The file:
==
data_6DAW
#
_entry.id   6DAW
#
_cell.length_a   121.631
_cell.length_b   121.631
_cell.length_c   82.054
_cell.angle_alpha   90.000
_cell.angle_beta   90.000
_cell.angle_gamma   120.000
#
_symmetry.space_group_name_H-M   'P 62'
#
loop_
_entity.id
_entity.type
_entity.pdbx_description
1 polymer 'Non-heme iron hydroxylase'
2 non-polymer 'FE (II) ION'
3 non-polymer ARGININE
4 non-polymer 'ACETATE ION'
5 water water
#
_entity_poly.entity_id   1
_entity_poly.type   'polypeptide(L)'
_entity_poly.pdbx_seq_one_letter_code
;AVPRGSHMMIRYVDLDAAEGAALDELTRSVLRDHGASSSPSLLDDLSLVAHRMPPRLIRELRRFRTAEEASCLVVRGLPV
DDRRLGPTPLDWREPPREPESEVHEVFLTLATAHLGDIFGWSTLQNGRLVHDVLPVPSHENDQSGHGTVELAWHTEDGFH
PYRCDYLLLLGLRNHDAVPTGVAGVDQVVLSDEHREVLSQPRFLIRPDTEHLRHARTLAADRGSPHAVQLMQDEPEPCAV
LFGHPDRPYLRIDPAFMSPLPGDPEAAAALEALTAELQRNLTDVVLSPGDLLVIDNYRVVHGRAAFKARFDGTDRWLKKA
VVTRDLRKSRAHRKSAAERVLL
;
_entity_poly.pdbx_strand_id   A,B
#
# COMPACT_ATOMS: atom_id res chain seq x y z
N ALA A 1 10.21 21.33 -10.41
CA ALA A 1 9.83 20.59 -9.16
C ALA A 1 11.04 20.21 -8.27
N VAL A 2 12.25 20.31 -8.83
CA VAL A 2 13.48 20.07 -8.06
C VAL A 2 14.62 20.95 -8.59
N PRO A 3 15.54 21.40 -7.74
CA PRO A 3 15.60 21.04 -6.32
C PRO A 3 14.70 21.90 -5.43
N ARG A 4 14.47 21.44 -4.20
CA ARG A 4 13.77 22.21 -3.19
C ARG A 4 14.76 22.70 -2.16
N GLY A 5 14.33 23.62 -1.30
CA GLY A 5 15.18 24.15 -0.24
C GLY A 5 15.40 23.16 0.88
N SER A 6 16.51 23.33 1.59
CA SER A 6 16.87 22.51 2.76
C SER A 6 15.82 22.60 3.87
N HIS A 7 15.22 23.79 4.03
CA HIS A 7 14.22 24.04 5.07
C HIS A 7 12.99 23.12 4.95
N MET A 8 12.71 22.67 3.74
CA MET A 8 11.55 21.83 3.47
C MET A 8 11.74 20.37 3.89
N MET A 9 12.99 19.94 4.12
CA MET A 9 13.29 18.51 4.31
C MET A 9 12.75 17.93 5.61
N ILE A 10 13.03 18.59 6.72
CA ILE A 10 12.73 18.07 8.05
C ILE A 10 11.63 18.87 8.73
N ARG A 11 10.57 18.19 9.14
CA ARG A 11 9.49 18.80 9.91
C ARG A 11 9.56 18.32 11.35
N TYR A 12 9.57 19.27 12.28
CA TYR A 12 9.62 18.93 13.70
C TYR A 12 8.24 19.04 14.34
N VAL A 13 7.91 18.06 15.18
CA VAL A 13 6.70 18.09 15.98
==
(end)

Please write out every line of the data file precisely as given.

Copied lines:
data_6DAW
#
_entry.id   6DAW
#
_cell.length_a   121.631
_cell.length_b   121.631
_cell.length_c   82.054
_cell.angle_alpha   90.000
_cell.angle_beta   90.000
_cell.angle_gamma   120.000
#
_symmetry.space_group_name_H-M   'P 62'
#
loop_
_entity.id
_entity.type
_entity.pdbx_description
1 polymer 'Non-heme iron hydroxylase'
2 non-polymer 'FE (II) ION'
3 non-polymer ARGININE
4 non-polymer 'ACETATE ION'
5 water water
#
_entity_poly.entity_id   1
_entity_poly.type   'polypeptide(L)'
_entity_poly.pdbx_seq_one_letter_code
;AVPRGSHMMIRYVDLDAAEGAALDELTRSVLRDHGASSSPSLLDDLSLVAHRMPPRLIRELRRFRTAEEASCLVVRGLPV
DDRRLGPTPLDWREPPREPESEVHEVFLTLATAHLGDIFGWSTLQNGRLVHDVLPVPSHENDQSGHGTVELAWHTEDGFH
PYRCDYLLLLGLRNHDAVPTGVAGVDQVVLSDEHREVLSQPRFLIRPDTEHLRHARTLAADRGSPHAVQLMQDEPEPCAV
LFGHPDRPYLRIDPAFMSPLPGDPEAAAALEALTAELQRNLTDVVLSPGDLLVIDNYRVVHGRAAFKARFDGTDRWLKKA
VVTRDLRKSRAHRKSAAERVLL
;
_entity_poly.pdbx_strand_id   A,B
#
# COMPACT_ATOMS: atom_id res chain seq x y z
N ALA A 1 10.21 21.33 -10.41
CA ALA A 1 9.83 20.59 -9.16
C ALA A 1 11.04 20.21 -8.27
N VAL A 2 12.25 20.31 -8.83
CA VAL A 2 13.48 20.07 -8.06
C VAL A 2 14.62 20.95 -8.59
N PRO A 3 15.54 21.40 -7.74
CA PRO A 3 15.60 21.04 -6.32
C PRO A 3 14.70 21.90 -5.43
N ARG A 4 14.47 21.44 -4.20
CA ARG A 4 13.77 22.21 -3.19
C ARG A 4 14.76 22.70 -2.16
N GLY A 5 14.33 23.62 -1.30
CA GLY A 5 15.18 24.15 -0.24
C GLY A 5 15.40 23.16 0.88
N SER A 6 16.51 23.33 1.59
CA SER A 6 16.87 22.51 2.76
C SER A 6 15.82 22.60 3.87
N HIS A 7 15.22 23.79 4.03
CA HIS A 7 14.22 24.04 5.07
C HIS A 7 12.99 23.12 4.95
N MET A 8 12.71 22.67 3.74
CA MET A 8 11.55 21.83 3.47
C MET A 8 11.74 20.37 3.89
N MET A 9 12.99 19.94 4.12
CA MET A 9 13.29 18.51 4.31
C MET A 9 12.75 17.93 5.61
N ILE A 10 13.03 18.59 6.72
CA ILE A 10 12.73 18.07 8.05
C ILE A 10 11.63 18.87 8.73
N ARG A 11 10.57 18.19 9.14
CA ARG A 11 9.49 18.80 9.91
C ARG A 11 9.56 18.32 11.35
N TYR A 12 9.57 19.27 12.28
CA TYR A 12 9.62 18.93 13.70
C TYR A 12 8.24 19.04 14.34
N VAL A 13 7.91 18.06 15.18
CA VAL A 13 6.70 18.09 15.98